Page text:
Europe Market for Mechanical Thrombectomy 2017 - MedCore
General Report Contents
Market Analyses include: Unit Sales, ASPs, Market Value & Growth Trends
Market Drivers & Limiters for each chapter segment
Competitive Analysis for each chapter segment
Section on recent mergers & acquisitions
There will be significant market growth in the mechanical thrombectomy market over the forecast period, driven by growth in unit sales as mechanical thrombectomy is adopted as standard of care for acute ischemic stroke patients.
This market includes stent retrievers and suction thrombectomy catheters. The majority of the time a combination of the two categories is used but there a number of factors that can impact treatment decisions, one key factor being physician preference. Studies found new stent retriever devices are superior to first generation aspiration devices but there have been fewer studies comparing the second generation of both categories. There had been a strong evolution in Europe towards combination of aspiration and stent retriever but now the market is moving even farther towards aspiration only techniques. Both categories of devices have are required in specific cases as certain devices appear to more successful based on the anatomy, clot morphology and clot locations. There has been huge variability on reported success rates with aspiration-only which influences the frequency that a stent retriever is required in combination. Additional clinical trials will influence whether the devices continue to be used in conjunction or whether one category will cannibalize shares form the other.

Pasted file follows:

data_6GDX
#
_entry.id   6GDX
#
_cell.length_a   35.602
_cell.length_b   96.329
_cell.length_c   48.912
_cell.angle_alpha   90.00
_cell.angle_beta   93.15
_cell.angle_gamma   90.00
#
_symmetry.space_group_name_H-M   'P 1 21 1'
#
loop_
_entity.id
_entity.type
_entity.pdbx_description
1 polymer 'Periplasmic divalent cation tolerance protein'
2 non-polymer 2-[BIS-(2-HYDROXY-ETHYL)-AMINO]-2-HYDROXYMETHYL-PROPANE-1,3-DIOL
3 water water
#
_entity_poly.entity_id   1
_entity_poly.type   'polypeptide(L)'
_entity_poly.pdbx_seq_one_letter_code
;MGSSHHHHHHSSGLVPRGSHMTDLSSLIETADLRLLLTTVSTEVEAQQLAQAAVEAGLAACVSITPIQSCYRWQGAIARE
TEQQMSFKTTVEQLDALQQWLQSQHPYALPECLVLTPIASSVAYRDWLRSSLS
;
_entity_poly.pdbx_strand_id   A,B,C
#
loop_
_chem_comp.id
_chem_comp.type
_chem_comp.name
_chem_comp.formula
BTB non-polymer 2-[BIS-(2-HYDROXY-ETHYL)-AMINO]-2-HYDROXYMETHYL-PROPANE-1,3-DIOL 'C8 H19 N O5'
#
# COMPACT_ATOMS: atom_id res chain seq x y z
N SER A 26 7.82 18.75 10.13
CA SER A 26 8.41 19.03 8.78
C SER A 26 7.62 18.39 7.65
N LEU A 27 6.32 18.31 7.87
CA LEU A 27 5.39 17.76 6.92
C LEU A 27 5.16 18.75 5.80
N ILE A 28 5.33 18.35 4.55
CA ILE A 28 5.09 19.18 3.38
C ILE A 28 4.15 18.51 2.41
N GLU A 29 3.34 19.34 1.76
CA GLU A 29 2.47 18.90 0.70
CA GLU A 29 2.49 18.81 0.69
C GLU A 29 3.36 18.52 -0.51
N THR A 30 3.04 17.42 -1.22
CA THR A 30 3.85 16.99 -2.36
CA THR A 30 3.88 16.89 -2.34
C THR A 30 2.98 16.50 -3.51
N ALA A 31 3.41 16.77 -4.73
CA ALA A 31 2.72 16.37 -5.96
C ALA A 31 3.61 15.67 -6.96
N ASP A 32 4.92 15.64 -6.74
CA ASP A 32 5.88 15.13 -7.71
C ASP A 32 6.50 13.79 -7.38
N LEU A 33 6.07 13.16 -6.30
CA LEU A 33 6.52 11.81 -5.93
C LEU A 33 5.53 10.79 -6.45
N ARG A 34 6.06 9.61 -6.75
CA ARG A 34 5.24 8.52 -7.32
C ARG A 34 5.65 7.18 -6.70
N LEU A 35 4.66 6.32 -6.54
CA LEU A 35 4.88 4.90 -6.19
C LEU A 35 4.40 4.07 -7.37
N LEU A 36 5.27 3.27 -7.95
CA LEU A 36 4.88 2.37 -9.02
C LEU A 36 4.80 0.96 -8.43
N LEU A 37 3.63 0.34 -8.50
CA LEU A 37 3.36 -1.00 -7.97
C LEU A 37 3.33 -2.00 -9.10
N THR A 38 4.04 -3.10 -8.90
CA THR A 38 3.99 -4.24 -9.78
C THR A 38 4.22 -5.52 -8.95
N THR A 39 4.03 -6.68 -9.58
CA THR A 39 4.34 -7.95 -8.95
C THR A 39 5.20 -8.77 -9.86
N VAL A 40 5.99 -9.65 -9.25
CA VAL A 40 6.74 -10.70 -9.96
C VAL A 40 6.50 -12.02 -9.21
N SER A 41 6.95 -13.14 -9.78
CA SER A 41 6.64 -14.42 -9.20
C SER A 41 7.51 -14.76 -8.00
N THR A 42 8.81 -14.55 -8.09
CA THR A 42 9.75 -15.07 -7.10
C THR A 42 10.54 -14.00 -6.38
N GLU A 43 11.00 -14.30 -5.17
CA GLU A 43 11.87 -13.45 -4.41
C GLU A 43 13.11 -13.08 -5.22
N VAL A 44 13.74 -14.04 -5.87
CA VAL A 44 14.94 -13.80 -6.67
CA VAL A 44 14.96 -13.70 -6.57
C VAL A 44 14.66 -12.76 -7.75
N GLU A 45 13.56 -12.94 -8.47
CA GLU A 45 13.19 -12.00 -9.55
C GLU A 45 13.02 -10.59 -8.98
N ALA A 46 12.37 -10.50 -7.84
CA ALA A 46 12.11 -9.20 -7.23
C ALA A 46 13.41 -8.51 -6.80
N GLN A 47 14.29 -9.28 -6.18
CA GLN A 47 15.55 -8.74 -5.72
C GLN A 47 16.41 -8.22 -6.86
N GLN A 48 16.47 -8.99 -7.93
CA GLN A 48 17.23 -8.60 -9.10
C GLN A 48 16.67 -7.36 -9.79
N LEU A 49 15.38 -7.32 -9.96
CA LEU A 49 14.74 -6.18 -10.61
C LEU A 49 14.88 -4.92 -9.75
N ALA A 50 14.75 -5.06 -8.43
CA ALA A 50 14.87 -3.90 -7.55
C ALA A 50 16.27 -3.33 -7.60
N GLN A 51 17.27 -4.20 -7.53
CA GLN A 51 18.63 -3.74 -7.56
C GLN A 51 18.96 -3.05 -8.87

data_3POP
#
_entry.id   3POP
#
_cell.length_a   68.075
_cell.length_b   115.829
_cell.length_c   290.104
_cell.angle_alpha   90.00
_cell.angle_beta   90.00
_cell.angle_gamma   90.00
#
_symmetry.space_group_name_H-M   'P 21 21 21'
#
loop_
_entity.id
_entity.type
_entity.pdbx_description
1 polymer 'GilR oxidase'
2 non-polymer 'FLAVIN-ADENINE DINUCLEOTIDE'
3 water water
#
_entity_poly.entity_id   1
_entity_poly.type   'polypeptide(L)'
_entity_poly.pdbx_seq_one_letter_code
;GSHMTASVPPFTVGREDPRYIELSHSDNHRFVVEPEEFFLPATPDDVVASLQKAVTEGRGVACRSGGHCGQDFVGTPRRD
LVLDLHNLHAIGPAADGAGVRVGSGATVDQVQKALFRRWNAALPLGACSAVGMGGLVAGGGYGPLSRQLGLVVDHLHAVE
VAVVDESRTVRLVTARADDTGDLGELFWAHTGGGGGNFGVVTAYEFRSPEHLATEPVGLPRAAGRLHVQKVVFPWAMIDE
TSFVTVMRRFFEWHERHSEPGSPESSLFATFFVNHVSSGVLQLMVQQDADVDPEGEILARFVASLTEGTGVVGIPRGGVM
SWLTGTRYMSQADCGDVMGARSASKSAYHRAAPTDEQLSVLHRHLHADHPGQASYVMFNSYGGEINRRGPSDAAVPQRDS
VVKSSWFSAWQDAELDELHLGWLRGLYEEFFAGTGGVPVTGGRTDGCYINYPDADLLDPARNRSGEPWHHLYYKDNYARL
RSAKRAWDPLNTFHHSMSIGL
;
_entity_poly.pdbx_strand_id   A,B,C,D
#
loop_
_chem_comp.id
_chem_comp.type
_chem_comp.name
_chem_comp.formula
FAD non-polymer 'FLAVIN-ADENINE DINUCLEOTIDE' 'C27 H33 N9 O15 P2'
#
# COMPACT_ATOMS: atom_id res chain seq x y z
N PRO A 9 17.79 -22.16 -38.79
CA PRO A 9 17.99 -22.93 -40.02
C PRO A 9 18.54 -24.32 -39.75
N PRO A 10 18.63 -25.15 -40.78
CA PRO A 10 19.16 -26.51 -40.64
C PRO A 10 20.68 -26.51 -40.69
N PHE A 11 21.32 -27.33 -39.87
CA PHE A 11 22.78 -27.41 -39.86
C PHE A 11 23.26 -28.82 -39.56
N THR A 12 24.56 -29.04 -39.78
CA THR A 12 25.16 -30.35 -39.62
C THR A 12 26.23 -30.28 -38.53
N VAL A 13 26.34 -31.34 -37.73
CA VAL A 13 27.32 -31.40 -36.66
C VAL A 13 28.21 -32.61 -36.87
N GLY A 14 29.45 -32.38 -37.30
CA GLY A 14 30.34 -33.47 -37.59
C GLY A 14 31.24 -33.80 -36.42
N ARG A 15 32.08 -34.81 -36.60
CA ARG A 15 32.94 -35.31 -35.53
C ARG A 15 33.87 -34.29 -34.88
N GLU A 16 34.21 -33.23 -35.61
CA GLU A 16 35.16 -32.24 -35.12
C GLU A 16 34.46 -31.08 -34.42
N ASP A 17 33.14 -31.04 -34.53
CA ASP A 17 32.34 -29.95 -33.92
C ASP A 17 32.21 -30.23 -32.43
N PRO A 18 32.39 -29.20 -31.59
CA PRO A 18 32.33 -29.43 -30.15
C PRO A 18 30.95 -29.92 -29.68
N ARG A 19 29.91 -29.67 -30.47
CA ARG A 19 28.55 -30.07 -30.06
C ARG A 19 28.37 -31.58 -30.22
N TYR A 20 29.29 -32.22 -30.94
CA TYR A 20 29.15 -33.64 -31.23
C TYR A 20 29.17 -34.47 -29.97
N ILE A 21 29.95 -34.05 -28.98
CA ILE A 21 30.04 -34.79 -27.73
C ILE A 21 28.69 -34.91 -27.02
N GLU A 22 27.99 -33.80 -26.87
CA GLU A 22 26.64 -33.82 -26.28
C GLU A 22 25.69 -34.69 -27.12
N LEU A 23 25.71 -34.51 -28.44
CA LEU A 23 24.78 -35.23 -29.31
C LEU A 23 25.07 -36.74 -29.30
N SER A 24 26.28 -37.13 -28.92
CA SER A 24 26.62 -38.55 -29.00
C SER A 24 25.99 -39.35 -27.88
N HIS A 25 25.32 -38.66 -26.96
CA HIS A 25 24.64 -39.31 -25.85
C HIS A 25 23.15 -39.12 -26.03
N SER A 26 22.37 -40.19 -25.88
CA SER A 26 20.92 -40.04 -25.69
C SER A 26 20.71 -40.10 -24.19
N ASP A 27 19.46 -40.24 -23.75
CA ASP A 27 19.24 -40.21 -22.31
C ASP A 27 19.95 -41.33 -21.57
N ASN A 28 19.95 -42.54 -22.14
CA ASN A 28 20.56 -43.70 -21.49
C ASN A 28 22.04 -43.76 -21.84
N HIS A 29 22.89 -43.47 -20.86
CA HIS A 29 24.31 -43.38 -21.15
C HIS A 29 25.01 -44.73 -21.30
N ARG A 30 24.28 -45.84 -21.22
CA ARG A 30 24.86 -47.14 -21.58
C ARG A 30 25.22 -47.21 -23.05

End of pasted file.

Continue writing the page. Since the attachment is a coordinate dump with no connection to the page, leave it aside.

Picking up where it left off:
The ASP of both categories of devices is expected to remain stable over the forecast period. The stent retriever drives the market value higher quicker due to the higher ASP it commands and the need for more than one device per procedure.
Ischemic Stroke is caused by an obstruction within a blood vessel that is supplying blood to the brain. This is often caused by blood clots but can also be caused by other substances like plaques. The gold standard treatment for strokes for many years has been the administration of clot dissolving or clot busting medication called tissue plasminogen activator (tPA). This type of drug must be administered as soon as possible, with a four hour window from symptom onset, to increase chances of recovery. A significant number of patients do not get to healthcare facilities quickly enough to meet that window and even some of those who do, later experience hemorrhagic complications from the medication. It is very effective for smaller clots but often fails to break up larger clots. Some patients cannot receive tPA, in which cases physicians rely on antiplatelet or anticoagulant medicine to ensure blood clots do not get larger.